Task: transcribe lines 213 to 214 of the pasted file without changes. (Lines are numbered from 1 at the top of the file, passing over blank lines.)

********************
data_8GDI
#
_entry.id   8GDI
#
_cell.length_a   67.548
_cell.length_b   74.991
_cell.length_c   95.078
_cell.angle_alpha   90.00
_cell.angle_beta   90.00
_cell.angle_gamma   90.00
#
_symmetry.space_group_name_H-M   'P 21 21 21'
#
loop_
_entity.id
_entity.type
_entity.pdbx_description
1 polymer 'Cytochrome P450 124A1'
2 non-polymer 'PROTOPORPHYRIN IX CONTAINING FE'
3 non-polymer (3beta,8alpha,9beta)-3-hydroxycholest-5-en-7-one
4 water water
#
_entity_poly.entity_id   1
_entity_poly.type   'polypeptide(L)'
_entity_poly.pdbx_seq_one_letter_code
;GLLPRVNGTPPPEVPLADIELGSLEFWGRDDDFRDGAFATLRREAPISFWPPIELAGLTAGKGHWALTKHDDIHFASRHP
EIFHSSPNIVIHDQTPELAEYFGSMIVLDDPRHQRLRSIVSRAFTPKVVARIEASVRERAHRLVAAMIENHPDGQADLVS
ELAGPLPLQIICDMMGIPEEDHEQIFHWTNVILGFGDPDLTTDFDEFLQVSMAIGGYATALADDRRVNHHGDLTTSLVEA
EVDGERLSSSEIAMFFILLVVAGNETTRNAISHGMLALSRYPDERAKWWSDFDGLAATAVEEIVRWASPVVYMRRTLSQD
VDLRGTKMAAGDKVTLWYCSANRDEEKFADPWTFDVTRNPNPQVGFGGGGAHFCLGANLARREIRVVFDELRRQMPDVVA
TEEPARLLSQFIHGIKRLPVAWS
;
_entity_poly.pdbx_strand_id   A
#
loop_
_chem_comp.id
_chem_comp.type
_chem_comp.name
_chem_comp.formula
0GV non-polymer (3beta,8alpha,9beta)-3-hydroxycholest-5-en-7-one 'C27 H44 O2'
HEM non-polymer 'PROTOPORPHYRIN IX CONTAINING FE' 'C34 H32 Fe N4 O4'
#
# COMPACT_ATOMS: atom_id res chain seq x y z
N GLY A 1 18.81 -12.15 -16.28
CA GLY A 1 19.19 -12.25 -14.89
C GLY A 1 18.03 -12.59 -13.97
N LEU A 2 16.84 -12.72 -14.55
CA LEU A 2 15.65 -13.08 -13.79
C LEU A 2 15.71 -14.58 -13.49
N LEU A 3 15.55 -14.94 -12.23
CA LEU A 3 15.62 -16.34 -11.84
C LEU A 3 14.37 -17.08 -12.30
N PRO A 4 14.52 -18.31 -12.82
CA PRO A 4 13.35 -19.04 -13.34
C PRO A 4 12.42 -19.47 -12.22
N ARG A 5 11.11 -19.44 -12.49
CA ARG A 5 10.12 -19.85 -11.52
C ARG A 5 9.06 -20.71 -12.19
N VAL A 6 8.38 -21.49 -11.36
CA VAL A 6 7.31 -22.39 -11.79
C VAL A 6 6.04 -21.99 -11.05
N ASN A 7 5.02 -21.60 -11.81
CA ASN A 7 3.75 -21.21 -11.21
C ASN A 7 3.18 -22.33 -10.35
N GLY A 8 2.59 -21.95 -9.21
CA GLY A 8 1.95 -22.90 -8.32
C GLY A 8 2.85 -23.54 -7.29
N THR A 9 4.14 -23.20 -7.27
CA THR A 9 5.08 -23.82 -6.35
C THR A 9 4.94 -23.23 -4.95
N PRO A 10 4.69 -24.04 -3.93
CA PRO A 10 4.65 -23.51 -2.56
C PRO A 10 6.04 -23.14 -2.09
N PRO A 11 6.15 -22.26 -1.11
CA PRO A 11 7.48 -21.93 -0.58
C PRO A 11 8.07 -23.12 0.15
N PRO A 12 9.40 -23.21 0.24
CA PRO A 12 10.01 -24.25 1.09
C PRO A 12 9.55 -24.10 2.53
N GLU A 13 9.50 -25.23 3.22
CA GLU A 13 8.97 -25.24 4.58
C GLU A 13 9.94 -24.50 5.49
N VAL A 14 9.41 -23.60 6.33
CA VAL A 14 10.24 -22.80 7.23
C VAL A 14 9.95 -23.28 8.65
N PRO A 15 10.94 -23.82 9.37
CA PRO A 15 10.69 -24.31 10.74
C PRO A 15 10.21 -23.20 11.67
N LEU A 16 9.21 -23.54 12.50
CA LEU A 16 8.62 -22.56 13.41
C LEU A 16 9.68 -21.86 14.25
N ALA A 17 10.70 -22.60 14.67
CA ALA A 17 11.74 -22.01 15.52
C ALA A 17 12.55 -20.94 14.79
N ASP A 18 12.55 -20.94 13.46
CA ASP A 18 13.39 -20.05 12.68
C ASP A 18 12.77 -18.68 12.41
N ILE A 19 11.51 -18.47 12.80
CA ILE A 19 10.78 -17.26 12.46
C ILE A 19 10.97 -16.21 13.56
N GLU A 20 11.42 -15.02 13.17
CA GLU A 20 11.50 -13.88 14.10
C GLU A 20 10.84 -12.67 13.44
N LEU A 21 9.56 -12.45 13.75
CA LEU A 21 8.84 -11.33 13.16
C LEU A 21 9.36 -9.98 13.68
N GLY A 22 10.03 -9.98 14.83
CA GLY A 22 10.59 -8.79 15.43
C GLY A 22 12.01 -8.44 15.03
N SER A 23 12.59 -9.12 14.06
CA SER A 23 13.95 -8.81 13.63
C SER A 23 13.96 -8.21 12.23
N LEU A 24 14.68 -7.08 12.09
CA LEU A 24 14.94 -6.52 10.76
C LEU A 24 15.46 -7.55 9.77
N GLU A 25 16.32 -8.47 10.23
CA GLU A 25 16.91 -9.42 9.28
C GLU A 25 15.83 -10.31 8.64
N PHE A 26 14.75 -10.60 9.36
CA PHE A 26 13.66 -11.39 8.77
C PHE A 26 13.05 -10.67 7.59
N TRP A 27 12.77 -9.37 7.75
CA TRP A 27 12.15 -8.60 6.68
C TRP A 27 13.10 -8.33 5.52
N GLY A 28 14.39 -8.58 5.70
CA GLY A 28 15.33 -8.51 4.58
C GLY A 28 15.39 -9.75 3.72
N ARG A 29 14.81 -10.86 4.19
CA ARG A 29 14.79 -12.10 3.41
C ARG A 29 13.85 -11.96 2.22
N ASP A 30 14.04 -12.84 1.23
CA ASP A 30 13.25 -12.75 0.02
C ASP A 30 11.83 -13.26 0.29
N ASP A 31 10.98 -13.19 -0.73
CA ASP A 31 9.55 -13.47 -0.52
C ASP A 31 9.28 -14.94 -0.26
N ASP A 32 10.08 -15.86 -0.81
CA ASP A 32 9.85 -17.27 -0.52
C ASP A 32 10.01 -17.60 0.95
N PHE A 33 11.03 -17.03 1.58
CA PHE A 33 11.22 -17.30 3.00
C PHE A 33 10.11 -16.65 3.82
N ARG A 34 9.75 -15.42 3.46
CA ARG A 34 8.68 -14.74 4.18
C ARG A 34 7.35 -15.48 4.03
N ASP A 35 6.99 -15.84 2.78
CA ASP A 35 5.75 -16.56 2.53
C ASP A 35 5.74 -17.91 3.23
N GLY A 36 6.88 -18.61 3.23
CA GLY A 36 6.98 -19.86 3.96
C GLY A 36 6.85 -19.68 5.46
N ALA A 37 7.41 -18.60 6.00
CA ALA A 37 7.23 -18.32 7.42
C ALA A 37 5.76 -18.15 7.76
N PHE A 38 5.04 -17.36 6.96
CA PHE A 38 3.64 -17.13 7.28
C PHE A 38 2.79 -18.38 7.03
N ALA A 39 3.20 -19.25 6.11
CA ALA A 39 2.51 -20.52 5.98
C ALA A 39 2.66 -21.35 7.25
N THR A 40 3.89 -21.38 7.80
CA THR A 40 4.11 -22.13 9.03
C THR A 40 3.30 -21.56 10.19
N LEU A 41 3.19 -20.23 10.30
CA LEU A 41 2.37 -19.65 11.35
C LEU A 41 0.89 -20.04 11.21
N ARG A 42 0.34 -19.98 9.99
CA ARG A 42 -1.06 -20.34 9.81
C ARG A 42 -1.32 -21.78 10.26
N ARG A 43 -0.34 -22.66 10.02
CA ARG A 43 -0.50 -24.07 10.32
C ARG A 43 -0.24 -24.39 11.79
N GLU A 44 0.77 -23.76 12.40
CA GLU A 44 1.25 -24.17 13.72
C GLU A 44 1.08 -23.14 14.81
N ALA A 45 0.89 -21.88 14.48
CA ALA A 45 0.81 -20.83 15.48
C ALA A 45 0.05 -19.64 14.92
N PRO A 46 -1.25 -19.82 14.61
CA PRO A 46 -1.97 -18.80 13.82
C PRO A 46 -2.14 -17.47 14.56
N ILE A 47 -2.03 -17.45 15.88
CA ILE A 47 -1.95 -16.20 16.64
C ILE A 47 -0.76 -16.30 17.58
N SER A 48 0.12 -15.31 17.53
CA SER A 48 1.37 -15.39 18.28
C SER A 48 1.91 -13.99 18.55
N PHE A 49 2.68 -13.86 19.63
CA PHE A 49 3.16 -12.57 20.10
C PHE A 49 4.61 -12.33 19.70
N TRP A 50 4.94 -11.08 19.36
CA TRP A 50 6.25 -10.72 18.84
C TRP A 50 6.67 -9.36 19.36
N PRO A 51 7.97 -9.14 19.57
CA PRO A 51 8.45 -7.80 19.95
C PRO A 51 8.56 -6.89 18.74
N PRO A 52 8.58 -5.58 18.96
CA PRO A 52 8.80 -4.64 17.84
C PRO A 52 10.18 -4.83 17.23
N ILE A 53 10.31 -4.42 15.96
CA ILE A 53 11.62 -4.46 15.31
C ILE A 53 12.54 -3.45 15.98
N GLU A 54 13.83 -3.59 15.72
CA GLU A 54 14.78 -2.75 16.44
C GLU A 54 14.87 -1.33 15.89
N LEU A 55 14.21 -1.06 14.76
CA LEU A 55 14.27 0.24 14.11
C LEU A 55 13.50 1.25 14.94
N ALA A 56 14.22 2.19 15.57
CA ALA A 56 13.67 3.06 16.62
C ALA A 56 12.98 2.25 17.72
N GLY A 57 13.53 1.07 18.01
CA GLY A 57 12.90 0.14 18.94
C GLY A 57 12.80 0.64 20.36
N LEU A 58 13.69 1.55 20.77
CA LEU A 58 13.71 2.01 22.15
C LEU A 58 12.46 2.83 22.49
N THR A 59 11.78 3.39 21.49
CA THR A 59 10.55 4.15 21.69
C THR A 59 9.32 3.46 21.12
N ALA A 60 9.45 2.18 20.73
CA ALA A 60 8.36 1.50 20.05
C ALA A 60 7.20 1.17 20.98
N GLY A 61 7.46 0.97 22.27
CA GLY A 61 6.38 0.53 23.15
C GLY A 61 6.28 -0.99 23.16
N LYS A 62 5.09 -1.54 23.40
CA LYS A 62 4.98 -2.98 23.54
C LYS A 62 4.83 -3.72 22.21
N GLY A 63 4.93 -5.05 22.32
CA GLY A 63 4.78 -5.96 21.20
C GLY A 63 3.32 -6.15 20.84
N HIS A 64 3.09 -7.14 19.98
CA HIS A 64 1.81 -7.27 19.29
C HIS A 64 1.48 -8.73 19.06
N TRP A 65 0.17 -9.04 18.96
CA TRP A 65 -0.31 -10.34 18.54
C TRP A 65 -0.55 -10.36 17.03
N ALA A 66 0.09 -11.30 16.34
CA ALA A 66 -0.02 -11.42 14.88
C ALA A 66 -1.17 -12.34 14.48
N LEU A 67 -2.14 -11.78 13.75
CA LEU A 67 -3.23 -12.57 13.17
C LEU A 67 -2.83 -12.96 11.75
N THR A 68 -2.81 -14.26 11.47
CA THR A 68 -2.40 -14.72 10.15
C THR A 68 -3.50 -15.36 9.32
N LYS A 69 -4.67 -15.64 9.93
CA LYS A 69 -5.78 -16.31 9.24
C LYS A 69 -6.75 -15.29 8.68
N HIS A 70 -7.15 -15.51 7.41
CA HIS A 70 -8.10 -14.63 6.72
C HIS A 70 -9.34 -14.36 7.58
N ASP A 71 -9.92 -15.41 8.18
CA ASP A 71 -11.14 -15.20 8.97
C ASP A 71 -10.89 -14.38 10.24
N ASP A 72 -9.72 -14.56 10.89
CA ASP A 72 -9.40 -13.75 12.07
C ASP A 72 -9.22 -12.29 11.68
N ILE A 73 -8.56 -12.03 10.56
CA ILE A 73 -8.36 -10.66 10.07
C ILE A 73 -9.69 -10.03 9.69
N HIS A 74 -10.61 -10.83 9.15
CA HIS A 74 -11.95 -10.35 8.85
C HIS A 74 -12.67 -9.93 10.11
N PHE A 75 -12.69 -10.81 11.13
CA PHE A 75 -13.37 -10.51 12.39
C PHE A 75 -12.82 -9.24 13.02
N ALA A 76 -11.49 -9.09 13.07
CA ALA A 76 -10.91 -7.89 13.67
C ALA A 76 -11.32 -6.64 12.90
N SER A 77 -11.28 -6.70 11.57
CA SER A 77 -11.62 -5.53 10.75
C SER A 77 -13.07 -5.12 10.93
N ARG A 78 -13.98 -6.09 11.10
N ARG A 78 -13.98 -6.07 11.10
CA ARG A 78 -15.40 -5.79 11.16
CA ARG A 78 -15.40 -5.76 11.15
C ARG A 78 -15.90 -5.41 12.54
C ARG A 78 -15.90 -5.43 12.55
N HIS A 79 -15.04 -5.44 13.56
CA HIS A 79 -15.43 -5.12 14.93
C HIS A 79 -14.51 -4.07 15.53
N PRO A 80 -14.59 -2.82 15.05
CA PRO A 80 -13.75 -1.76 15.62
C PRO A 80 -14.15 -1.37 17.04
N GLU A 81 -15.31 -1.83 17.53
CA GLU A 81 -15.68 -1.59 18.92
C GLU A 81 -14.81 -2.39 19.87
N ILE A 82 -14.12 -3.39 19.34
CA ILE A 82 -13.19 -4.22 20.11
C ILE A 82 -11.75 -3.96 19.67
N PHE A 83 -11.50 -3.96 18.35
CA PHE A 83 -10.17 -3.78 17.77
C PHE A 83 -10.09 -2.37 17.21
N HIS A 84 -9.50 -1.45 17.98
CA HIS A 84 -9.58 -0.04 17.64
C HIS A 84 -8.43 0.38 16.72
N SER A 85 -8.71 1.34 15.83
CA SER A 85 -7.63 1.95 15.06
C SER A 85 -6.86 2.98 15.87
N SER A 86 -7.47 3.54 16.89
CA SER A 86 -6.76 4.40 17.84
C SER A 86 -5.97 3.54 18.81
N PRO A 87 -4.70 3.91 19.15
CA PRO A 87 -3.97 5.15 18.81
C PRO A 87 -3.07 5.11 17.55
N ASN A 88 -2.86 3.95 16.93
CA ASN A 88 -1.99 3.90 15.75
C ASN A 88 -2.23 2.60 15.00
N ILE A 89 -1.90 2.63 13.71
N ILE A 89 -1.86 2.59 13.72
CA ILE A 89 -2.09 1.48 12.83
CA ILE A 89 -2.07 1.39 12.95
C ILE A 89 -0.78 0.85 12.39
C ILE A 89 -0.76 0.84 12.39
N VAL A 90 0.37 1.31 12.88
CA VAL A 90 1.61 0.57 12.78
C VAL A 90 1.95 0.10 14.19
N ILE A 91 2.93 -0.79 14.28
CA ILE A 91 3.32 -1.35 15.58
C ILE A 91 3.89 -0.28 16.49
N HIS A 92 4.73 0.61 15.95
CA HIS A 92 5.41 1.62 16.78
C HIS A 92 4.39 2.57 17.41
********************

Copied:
CA GLY A 57 12.90 0.14 18.94
C GLY A 57 12.80 0.64 20.36